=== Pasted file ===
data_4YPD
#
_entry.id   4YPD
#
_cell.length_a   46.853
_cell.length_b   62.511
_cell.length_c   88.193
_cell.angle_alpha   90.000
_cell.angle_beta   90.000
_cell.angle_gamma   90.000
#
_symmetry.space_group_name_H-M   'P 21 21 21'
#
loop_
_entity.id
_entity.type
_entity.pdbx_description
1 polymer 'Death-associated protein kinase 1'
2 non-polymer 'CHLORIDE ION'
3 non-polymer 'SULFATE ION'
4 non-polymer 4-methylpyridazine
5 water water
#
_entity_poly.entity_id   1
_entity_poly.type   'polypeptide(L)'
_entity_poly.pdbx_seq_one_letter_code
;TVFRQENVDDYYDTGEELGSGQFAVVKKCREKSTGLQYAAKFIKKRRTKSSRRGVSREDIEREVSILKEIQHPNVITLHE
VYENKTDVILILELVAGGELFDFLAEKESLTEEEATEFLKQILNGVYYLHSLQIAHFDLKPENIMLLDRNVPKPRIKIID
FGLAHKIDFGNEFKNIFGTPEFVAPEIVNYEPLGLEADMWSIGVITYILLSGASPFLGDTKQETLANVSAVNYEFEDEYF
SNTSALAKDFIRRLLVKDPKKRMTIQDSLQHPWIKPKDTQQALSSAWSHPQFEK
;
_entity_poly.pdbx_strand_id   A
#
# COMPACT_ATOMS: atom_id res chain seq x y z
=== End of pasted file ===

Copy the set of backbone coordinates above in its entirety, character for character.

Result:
data_4YPD
#
_entry.id   4YPD
#
_cell.length_a   46.853
_cell.length_b   62.511
_cell.length_c   88.193
_cell.angle_alpha   90.000
_cell.angle_beta   90.000
_cell.angle_gamma   90.000
#
_symmetry.space_group_name_H-M   'P 21 21 21'
#
loop_
_entity.id
_entity.type
_entity.pdbx_description
1 polymer 'Death-associated protein kinase 1'
2 non-polymer 'CHLORIDE ION'
3 non-polymer 'SULFATE ION'
4 non-polymer 4-methylpyridazine
5 water water
#
_entity_poly.entity_id   1
_entity_poly.type   'polypeptide(L)'
_entity_poly.pdbx_seq_one_letter_code
;TVFRQENVDDYYDTGEELGSGQFAVVKKCREKSTGLQYAAKFIKKRRTKSSRRGVSREDIEREVSILKEIQHPNVITLHE
VYENKTDVILILELVAGGELFDFLAEKESLTEEEATEFLKQILNGVYYLHSLQIAHFDLKPENIMLLDRNVPKPRIKIID
FGLAHKIDFGNEFKNIFGTPEFVAPEIVNYEPLGLEADMWSIGVITYILLSGASPFLGDTKQETLANVSAVNYEFEDEYF
SNTSALAKDFIRRLLVKDPKKRMTIQDSLQHPWIKPKDTQQALSSAWSHPQFEK
;
_entity_poly.pdbx_strand_id   A
#
# COMPACT_ATOMS: atom_id res chain seq x y z